The days of a plain vanilla financial advisor are over. Or so it seems. Relationship managers, wealth managers or, for that matter, private bankers need to transform from just being investment advisors for their wealthy clients to being a true financial partner, say experts.
At a time when private bankers and wealth managers in the region and the world are hard searching for options to invest the money of their high net worth individuals (HNWIs) clients, they need to move up from just being an advisor to being more transparent, open, simpler and closer to their clients than earlier.
"With customers becoming ever more demanding, it is imperative that financial advisors are more proactive and engaged with their customers and provide them with timely information that they require to be able to make informed decisions. This would assist them in acquiring new customers as well as retaining existing ones," Ishrat Kiyani, Head of Premier Banking and Wealth Management, UAE, HSBC told Emirates Business.
A recent research conducted by Heinrich Weber, Executive Vice-President of one of Switzerland's leading private banks and author of The Ultra High Net Worth Banker's Handbook, said with ultra high net worth individuals (UHNIs) clients seeking not only to protect their assets but also to exploit new investments, private bankers need to improve both their technical and human skills and expand their international network.
Weber said wealthy investors have increased their expectations and wealth managers must now develop a wide range of competences in order to survive in this competitive industry.
He said because of the markets meltdown during 2008 and last year, the difference between good and bad relationship managers has become more apparent. It is important that relationship managers understand they have to be closer to their clients during good times as well as bad times and deliver them simple solutions.
"During the downturn and before that, many complex products were sold to clients by relationship managers, but now there is a strong focus on transparency and less complex instruments, he said.
He said private bankers learnt several key lessons from the slowdown, apart from having a diversified investment portfolio.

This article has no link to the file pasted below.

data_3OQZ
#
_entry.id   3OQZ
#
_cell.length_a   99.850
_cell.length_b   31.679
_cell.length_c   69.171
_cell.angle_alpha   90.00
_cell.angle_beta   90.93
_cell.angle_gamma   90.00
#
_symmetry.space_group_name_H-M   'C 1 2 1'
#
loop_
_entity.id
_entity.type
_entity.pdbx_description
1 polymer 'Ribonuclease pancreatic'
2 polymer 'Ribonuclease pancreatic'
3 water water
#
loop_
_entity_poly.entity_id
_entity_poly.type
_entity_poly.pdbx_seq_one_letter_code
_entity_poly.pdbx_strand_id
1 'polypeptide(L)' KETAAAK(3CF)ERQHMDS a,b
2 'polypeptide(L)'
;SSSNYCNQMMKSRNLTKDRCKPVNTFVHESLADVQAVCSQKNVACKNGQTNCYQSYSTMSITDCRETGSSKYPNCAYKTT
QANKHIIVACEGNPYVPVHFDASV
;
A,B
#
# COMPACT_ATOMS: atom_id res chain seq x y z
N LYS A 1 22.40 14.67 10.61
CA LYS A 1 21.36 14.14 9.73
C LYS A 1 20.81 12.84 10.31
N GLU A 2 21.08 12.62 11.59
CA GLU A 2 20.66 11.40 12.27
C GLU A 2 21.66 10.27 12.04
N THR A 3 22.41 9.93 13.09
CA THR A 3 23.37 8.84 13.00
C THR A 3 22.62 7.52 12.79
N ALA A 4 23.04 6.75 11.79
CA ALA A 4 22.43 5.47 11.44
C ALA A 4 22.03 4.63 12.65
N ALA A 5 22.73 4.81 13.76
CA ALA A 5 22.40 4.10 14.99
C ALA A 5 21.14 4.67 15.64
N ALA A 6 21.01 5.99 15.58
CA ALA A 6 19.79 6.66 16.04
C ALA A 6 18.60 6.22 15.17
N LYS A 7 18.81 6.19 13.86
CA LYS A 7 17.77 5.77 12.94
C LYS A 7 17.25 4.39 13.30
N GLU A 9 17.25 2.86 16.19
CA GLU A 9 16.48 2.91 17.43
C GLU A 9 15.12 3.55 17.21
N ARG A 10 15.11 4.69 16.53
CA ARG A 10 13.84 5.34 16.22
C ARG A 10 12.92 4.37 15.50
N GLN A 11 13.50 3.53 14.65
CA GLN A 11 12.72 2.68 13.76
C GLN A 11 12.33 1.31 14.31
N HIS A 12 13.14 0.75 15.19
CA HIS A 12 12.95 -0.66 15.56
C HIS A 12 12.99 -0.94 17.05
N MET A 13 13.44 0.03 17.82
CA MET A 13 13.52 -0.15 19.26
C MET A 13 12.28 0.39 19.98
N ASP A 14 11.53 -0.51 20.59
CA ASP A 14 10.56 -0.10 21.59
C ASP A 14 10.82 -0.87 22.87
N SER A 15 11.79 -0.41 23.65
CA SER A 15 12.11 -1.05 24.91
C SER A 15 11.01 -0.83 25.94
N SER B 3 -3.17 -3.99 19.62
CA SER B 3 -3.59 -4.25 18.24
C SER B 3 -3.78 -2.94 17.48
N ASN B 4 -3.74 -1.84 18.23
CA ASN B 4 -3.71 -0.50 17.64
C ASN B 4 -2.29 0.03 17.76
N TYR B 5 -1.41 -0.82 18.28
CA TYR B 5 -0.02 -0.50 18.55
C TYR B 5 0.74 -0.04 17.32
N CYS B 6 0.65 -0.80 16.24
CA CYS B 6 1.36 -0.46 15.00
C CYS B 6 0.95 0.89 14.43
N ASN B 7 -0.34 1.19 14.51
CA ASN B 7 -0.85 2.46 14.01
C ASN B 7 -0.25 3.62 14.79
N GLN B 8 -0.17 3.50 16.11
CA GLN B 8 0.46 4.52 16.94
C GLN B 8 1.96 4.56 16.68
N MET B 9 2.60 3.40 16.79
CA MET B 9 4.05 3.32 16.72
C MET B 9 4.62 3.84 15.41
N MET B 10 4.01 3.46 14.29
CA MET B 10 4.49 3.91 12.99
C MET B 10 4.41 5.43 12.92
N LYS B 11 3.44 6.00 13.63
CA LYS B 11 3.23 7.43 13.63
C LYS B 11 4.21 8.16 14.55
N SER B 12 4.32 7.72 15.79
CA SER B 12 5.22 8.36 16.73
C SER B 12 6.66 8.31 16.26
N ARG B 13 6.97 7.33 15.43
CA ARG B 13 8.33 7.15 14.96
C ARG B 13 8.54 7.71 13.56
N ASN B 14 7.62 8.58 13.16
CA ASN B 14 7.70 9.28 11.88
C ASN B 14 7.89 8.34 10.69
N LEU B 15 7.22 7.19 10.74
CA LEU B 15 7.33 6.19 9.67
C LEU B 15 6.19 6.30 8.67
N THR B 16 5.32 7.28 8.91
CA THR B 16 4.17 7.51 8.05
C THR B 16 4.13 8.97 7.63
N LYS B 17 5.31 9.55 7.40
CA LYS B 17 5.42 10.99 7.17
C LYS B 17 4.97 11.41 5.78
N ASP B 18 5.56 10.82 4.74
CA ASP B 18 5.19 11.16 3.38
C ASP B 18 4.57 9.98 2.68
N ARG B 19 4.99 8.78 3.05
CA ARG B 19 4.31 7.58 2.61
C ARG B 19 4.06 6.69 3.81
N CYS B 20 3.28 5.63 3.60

"The first [lesson] is that private bankers have to be extremely open and transparent with respect to the risks of investments. It is also important to create a model of risks involved in a portfolio and explain the expected returns to the client. Also, they should explain with all transparency the risks as well as potential losses that can occur when things don't go as forecast," he said.
According to his research there are around 20,000 UHNIs in existence today, with more than 25 per cent or 5,150 of them, based in the US. Among them, they possess wealth that exceeds $5 trillion (Dh18.35trn), which is equivalent to 10 per cent of the world's estimated total wealth.
"There is much more responsibility on the relationship managers now as they not only have to deal with investments of their clients but also look at the latter's needs on both their assets as well as liabilities side," said Deanna Othman, General Manager, Premium Banking, Standard Chartered UAE.
She said relationship managers need to have understanding of the investment and lending principles as well as how to position their customers' goals along with the liquidity position.
Earlier, banks as well as relationship managers were seen just as advisors on investments but now their profile is more broad-based and they are being geared towards being a true financial partner for their customers, she adds.
For wealth managers, one of the key lessons to remember apart from diversification, is that any investment should be considered with a long-term time horizon, of five years or more, said Kiyani.
"Also, if a particular asset class has demonstrated good performance that does not guarantee it will necessarily deliver a strong performance going forward. Investments can certainly go up as well as down. A good way to even out volatility is to drip feed money into the market, ie making regular savings each month," he said.
Having a short-term investment horizon, chasing fads or past performance is also a big mistake wealth managers have leant, Kiyani said.
"People may look at a particular asset class that has performed well and follow it blindly, without doing any research. Such herd mentality can lead to a bubble. For some people it is also tempting to pull all of their money out of capital markets if they see it falling. But those who do this often find they have taken their money out at the bottom of the market, only to see it rebound soon after. We would say it is generally not a case of timing the market but time in the market that counts," he added.
Kiyani said as with any investment in the stock market, there is a chance that it could fall as well as rise. Therefore, never invest money that you cannot afford to lose.
Also, there is no such thing as a free lunch and investing is about taking risks. As a general rule of thumb, the bigger the potential return, the bigger the risk on the down side, he added.